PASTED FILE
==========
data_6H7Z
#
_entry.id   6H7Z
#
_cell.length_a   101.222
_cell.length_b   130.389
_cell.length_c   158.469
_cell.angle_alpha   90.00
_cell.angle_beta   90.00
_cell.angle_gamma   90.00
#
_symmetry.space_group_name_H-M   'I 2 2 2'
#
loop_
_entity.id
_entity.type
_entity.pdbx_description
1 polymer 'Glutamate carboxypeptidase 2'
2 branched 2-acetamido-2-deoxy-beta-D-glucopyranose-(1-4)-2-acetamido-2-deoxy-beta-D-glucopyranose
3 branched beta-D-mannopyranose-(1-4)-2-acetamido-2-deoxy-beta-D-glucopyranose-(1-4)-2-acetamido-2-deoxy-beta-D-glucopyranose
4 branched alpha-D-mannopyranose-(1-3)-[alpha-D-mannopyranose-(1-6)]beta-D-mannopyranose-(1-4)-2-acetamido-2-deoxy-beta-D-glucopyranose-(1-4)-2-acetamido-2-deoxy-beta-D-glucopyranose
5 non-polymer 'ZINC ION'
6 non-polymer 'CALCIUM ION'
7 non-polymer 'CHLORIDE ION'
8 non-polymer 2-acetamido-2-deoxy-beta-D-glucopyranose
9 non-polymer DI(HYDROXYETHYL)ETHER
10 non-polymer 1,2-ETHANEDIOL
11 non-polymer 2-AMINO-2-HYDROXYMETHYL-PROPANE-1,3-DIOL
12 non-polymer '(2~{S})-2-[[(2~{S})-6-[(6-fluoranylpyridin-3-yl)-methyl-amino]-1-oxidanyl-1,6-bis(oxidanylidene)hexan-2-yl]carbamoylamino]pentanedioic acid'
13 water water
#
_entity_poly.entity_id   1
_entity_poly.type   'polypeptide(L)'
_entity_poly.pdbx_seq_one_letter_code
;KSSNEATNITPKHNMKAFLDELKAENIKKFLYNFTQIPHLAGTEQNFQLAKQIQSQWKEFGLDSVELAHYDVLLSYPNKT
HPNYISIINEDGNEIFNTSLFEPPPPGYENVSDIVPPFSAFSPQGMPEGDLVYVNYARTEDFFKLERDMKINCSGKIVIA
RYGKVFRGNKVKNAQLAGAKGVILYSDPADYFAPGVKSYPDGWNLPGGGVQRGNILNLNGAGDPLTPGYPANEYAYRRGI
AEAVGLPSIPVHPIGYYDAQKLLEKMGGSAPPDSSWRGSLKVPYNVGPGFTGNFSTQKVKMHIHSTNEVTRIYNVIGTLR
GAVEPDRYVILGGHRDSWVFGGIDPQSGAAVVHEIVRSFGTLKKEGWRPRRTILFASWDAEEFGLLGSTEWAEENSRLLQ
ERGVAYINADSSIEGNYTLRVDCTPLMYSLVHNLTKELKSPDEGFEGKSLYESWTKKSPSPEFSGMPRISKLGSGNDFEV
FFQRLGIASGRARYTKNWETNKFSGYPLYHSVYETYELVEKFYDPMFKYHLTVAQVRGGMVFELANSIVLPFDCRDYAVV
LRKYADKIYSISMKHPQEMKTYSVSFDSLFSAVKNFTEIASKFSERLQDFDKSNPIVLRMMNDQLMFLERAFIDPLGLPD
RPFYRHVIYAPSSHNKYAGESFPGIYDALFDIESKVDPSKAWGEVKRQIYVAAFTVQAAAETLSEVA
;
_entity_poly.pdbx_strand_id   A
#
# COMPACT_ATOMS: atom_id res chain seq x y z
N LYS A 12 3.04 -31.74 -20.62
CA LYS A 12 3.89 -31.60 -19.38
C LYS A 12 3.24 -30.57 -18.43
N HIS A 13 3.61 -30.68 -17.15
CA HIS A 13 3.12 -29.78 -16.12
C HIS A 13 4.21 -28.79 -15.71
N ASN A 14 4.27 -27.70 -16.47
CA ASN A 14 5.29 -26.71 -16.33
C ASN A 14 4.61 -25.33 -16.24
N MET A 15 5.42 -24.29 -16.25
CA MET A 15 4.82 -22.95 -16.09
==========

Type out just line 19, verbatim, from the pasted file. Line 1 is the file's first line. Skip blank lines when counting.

2 branched 2-acetamido-2-deoxy-beta-D-glucopyranose-(1-4)-2-acetamido-2-deoxy-beta-D-glucopyranose